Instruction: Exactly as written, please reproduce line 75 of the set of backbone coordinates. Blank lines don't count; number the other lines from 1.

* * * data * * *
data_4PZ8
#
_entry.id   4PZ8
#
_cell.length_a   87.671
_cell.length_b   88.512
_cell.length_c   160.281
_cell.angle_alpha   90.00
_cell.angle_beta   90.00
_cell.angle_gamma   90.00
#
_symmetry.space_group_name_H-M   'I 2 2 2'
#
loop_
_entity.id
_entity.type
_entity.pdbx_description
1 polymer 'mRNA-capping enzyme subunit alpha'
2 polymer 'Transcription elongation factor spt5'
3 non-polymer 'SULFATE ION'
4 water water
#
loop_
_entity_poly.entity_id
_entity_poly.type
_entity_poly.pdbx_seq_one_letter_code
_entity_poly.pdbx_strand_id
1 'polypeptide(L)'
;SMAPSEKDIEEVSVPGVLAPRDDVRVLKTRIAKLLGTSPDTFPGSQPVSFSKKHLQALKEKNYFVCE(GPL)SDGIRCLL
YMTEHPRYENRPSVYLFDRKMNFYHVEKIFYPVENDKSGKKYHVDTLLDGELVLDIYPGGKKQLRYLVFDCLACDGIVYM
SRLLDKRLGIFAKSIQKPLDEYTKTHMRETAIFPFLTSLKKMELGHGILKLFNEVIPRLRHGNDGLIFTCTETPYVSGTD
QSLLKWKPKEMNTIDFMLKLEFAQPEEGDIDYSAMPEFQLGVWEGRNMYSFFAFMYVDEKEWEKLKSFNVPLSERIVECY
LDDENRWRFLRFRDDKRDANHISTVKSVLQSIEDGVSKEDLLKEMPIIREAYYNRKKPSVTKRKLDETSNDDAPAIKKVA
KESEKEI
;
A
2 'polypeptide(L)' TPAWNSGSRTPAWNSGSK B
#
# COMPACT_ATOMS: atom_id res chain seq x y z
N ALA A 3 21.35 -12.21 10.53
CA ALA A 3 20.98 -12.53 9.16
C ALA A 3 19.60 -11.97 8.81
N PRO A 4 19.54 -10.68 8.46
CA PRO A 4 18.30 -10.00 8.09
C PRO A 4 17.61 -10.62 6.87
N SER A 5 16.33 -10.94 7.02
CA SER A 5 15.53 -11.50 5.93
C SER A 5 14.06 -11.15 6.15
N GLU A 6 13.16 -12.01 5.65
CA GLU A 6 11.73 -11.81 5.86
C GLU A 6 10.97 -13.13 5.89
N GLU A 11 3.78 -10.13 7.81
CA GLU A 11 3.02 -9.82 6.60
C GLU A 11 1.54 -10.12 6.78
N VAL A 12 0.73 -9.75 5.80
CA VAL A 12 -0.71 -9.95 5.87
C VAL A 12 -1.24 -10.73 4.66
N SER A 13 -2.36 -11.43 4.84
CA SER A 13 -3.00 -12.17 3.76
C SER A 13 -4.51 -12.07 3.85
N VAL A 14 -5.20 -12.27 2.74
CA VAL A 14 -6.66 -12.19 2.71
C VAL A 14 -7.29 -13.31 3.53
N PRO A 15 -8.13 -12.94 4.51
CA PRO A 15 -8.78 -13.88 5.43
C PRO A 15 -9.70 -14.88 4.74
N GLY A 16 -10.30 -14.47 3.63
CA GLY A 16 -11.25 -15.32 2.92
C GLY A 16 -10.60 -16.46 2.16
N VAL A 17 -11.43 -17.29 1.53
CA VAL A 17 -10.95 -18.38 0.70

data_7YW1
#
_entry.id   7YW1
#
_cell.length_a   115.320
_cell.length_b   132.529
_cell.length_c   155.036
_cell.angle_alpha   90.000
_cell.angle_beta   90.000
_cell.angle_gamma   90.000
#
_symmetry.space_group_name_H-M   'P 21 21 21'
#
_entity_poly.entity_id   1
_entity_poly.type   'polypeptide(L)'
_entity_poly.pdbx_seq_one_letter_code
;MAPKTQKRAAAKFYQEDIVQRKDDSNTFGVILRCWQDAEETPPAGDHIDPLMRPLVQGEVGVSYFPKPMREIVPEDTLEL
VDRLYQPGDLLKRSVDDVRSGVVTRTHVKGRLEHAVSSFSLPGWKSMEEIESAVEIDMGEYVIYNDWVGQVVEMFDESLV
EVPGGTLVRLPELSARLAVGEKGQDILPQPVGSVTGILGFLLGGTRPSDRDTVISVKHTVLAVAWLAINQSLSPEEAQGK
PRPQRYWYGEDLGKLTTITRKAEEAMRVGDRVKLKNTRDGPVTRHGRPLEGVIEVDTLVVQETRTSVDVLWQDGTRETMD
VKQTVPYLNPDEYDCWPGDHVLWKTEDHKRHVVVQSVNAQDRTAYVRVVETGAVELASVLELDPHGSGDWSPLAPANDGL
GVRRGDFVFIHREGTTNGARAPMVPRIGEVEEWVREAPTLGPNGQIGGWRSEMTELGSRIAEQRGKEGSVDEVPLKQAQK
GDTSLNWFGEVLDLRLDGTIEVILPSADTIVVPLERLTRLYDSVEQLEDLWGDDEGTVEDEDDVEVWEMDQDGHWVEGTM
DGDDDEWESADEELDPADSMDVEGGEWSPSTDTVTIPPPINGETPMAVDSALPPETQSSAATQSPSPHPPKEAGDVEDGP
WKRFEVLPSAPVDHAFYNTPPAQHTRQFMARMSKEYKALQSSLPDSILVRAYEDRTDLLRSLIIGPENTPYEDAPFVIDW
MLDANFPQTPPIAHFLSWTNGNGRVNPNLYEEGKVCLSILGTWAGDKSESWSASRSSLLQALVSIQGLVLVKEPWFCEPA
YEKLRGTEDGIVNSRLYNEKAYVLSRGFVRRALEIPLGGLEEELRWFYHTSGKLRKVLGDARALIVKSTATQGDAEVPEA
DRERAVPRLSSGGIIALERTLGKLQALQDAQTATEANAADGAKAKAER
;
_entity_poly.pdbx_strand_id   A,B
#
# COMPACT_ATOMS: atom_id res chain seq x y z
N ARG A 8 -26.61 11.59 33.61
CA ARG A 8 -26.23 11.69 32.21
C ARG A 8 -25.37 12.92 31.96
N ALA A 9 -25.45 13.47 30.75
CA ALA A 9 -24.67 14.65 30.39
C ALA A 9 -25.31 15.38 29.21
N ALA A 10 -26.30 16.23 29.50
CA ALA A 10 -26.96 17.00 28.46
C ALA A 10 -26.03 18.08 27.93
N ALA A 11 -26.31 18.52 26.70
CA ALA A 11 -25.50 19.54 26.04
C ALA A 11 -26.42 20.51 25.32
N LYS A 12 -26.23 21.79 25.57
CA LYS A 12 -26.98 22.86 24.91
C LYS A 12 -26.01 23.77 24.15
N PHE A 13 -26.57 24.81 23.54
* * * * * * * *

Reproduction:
#